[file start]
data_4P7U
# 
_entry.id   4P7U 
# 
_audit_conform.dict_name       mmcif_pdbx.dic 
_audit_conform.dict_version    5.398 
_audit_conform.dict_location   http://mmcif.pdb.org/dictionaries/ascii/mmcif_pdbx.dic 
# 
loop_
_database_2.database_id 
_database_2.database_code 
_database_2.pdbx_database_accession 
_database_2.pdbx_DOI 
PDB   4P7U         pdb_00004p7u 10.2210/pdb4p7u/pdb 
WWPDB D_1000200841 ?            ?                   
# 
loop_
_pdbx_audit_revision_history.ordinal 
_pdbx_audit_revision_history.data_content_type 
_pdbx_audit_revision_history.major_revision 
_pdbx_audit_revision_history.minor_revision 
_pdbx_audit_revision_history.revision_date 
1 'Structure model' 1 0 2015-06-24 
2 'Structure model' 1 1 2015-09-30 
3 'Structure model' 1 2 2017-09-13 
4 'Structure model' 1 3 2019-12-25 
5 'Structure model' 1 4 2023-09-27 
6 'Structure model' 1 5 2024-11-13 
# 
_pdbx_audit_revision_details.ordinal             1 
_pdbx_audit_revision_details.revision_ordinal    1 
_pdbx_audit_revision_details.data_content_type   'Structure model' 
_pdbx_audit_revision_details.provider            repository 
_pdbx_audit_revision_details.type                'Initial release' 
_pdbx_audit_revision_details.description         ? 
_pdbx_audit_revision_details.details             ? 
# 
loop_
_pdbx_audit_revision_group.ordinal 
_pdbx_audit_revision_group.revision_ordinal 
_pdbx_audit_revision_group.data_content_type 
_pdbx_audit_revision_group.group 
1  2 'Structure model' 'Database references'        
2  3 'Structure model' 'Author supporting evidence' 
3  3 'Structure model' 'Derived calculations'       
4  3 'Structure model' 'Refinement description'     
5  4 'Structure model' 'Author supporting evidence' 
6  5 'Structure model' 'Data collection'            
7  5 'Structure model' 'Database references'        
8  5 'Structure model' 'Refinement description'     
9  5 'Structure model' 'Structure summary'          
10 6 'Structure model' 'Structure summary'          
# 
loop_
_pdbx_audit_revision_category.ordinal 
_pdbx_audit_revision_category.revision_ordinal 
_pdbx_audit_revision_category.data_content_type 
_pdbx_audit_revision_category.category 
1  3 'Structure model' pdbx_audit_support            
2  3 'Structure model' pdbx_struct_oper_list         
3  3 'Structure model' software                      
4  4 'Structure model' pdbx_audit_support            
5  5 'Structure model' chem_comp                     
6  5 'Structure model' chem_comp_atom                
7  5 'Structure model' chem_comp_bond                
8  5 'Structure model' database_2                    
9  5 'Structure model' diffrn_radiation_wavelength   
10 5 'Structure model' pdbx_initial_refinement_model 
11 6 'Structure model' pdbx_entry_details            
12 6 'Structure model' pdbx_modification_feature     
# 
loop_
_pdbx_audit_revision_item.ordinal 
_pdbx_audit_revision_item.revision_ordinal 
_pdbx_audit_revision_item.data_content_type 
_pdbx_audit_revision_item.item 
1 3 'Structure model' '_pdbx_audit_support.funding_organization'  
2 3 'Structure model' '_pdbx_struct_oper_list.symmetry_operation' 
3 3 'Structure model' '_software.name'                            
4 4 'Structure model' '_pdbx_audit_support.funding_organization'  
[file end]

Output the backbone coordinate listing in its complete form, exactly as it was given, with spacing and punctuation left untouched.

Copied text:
data_4P7U
# 
_entry.id   4P7U 
# 
_audit_conform.dict_name       mmcif_pdbx.dic 
_audit_conform.dict_version    5.398 
_audit_conform.dict_location   http://mmcif.pdb.org/dictionaries/ascii/mmcif_pdbx.dic 
# 
loop_
_database_2.database_id 
_database_2.database_code 
_database_2.pdbx_database_accession 
_database_2.pdbx_DOI 
PDB   4P7U         pdb_00004p7u 10.2210/pdb4p7u/pdb 
WWPDB D_1000200841 ?            ?                   
# 
loop_
_pdbx_audit_revision_history.ordinal 
_pdbx_audit_revision_history.data_content_type 
_pdbx_audit_revision_history.major_revision 
_pdbx_audit_revision_history.minor_revision 
_pdbx_audit_revision_history.revision_date 
1 'Structure model' 1 0 2015-06-24 
2 'Structure model' 1 1 2015-09-30 
3 'Structure model' 1 2 2017-09-13 
4 'Structure model' 1 3 2019-12-25 
5 'Structure model' 1 4 2023-09-27 
6 'Structure model' 1 5 2024-11-13 
# 
_pdbx_audit_revision_details.ordinal             1 
_pdbx_audit_revision_details.revision_ordinal    1 
_pdbx_audit_revision_details.data_content_type   'Structure model' 
_pdbx_audit_revision_details.provider            repository 
_pdbx_audit_revision_details.type                'Initial release' 
_pdbx_audit_revision_details.description         ? 
_pdbx_audit_revision_details.details             ? 
# 
loop_
_pdbx_audit_revision_group.ordinal 
_pdbx_audit_revision_group.revision_ordinal 
_pdbx_audit_revision_group.data_content_type 
_pdbx_audit_revision_group.group 
1  2 'Structure model' 'Database references'        
2  3 'Structure model' 'Author supporting evidence' 
3  3 'Structure model' 'Derived calculations'       
4  3 'Structure model' 'Refinement description'     
5  4 'Structure model' 'Author supporting evidence' 
6  5 'Structure model' 'Data collection'            
7  5 'Structure model' 'Database references'        
8  5 'Structure model' 'Refinement description'     
9  5 'Structure model' 'Structure summary'          
10 6 'Structure model' 'Structure summary'          
# 
loop_
_pdbx_audit_revision_category.ordinal 
_pdbx_audit_revision_category.revision_ordinal 
_pdbx_audit_revision_category.data_content_type 
_pdbx_audit_revision_category.category 
1  3 'Structure model' pdbx_audit_support            
2  3 'Structure model' pdbx_struct_oper_list         
3  3 'Structure model' software                      
4  4 'Structure model' pdbx_audit_support            
5  5 'Structure model' chem_comp                     
6  5 'Structure model' chem_comp_atom                
7  5 'Structure model' chem_comp_bond                
8  5 'Structure model' database_2                    
9  5 'Structure model' diffrn_radiation_wavelength   
10 5 'Structure model' pdbx_initial_refinement_model 
11 6 'Structure model' pdbx_entry_details            
12 6 'Structure model' pdbx_modification_feature     
# 
loop_
_pdbx_audit_revision_item.ordinal 
_pdbx_audit_revision_item.revision_ordinal 
_pdbx_audit_revision_item.data_content_type 
_pdbx_audit_revision_item.item 
1 3 'Structure model' '_pdbx_audit_support.funding_organization'  
2 3 'Structure model' '_pdbx_struct_oper_list.symmetry_operation' 
3 3 'Structure model' '_software.name'                            
4 4 'Structure model' '_pdbx_audit_support.funding_organization'  